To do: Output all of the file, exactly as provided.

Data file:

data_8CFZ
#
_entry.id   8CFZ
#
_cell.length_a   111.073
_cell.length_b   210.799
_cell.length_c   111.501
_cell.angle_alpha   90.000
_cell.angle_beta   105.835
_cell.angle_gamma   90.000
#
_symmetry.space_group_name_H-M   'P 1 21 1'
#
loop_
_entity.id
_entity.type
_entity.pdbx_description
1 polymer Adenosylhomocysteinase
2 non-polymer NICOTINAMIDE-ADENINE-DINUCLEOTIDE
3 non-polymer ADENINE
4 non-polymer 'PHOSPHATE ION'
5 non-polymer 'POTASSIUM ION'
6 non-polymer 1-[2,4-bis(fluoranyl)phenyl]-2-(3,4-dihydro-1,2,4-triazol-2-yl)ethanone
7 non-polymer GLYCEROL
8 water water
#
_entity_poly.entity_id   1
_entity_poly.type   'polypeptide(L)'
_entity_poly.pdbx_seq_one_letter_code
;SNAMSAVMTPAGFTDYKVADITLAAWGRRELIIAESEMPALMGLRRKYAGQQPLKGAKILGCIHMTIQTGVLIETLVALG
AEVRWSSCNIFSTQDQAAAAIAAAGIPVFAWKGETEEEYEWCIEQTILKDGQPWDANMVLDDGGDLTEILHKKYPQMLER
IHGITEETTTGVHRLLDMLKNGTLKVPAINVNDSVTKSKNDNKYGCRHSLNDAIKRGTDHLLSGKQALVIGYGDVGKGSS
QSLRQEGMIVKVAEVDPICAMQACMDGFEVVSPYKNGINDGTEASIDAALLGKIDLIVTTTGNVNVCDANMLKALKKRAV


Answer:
data_8CFZ
#
_entry.id   8CFZ
#
_cell.length_a   111.073
_cell.length_b   210.799
_cell.length_c   111.501
_cell.angle_alpha   90.000
_cell.angle_beta   105.835
_cell.angle_gamma   90.000
#
_symmetry.space_group_name_H-M   'P 1 21 1'
#
loop_
_entity.id
_entity.type
_entity.pdbx_description
1 polymer Adenosylhomocysteinase
2 non-polymer NICOTINAMIDE-ADENINE-DINUCLEOTIDE
3 non-polymer ADENINE
4 non-polymer 'PHOSPHATE ION'
5 non-polymer 'POTASSIUM ION'
6 non-polymer 1-[2,4-bis(fluoranyl)phenyl]-2-(3,4-dihydro-1,2,4-triazol-2-yl)ethanone
7 non-polymer GLYCEROL
8 water water
#
_entity_poly.entity_id   1
_entity_poly.type   'polypeptide(L)'
_entity_poly.pdbx_seq_one_letter_code
;SNAMSAVMTPAGFTDYKVADITLAAWGRRELIIAESEMPALMGLRRKYAGQQPLKGAKILGCIHMTIQTGVLIETLVALG
AEVRWSSCNIFSTQDQAAAAIAAAGIPVFAWKGETEEEYEWCIEQTILKDGQPWDANMVLDDGGDLTEILHKKYPQMLER
IHGITEETTTGVHRLLDMLKNGTLKVPAINVNDSVTKSKNDNKYGCRHSLNDAIKRGTDHLLSGKQALVIGYGDVGKGSS
QSLRQEGMIVKVAEVDPICAMQACMDGFEVVSPYKNGINDGTEASIDAALLGKIDLIVTTTGNVNVCDANMLKALKKRAV